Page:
The Problematics of Patterns
I was recently looking at the VDOT site on the Middle Ground Boulevard Project and noticed a link entitled: “Map of New Traffic Pattern.” I clicked on the link and there it was: the new traffic pattern, superimposed on the past.
I found myself thinking: If only it were so simple to change other patterns in our lives…
But, in truth, even the establishment of a new traffic pattern is not sustainable without adequate preparation, process, and planning.
Our Torah portion reminds us of the complex nature of patterns in our lives.
If one is sensitive to some prevalent patterns which appear in our Biblical stories, one would not be surprised to note that, in ancient times, our people loved to complain. In fact, they fell into a pattern of complaining.
The ancient Israelites complained about not having, what they remembered as, the plentiful food they had in Egypt (Exodus 16:3), and God responded favorably to their request. They complained about the flavor of the water in the desert (Exodus 15:23-24), and God sweetened the water for them. They also complained about not having enough water (Exodus 17:1-7), and God brought forth water from a rock.
Having established a pattern of complaining, we learn, in this week’s Torah portion, that the Israelites complained yet again! This time it was general complaining (Numbers 11:1). No specifics were needed. The pattern of complaining had been established.
But, this time God became angry. A pattern, once based on real concerns, had taken on a life of its own. The people simply continued following the old pattern of complaining, even when there was nothing substantial to complain about!
There is so much to be learned from this piece of Torah!
How easy is it for us to become used to patterns in our lives, and to continue following those patterns, even when the original circumstances that generated them no longer exist! How often might we ask ourselves whether the patterns we’ve established in our lives are still helpful, or have they become a hindrance? These are important questions to ask ourselves from time to time.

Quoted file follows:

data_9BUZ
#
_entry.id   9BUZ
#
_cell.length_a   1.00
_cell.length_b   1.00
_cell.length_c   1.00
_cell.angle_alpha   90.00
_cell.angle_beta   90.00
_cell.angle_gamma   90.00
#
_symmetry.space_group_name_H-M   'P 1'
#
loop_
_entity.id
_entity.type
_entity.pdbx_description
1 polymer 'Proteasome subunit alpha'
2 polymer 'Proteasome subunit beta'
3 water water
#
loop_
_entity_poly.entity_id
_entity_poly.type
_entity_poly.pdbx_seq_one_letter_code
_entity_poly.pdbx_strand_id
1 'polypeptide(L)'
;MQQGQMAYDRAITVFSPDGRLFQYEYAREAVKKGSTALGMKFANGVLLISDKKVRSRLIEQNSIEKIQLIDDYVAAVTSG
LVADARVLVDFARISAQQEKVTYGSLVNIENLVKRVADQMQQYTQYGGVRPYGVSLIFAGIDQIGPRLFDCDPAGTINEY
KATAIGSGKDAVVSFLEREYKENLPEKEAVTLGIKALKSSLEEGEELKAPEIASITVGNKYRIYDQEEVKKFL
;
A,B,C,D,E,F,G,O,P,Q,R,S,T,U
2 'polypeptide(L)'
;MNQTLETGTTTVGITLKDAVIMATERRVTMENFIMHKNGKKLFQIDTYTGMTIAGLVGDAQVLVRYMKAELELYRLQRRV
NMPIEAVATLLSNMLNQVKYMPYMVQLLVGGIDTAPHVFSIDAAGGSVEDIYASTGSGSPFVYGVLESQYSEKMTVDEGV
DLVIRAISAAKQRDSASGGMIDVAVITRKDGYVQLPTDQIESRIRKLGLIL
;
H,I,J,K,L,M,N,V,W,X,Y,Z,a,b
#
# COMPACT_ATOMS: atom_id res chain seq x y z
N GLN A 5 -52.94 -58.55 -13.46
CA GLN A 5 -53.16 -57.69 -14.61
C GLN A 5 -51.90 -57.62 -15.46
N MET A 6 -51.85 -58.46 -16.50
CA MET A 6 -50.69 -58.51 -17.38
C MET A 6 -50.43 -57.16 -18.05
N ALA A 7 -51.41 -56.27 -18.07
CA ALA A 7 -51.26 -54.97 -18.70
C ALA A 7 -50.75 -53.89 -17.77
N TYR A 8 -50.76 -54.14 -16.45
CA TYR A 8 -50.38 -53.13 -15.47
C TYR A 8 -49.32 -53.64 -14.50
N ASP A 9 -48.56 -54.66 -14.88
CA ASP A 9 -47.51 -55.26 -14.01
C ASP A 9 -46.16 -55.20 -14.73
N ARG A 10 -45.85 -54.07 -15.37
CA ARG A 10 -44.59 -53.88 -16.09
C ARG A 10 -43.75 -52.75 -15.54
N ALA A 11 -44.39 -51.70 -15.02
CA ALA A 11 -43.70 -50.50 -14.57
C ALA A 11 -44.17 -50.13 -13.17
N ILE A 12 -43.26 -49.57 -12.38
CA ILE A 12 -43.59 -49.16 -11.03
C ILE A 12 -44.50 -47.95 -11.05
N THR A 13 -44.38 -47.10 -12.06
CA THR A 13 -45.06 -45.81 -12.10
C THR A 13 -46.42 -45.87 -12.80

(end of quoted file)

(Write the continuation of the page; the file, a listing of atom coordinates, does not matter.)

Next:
This week, as I heard of yet another shooting spree on a college campus resulting in the death of yet another innocent human being and the wounding of others, I asked myself – are there patterns in our lives that contribute to this recurrent situation across our country? Are there things we could do differently, as individuals, or as a community, to make a difference for the good in our society?
I share these thoughts with you in the hopes that we can help, comfort, heal, and, possibly, even prevent further unnecessary tragedies from becoming a part of our shared future.
The Torah is a tree of life to all who hold onto her.
May the Torah inspire us to examine our patterns, to make necessary course corrections, and to appreciate our lives and the lives of those around us as the precious gift that life is.
Rabbi Gilah Dror
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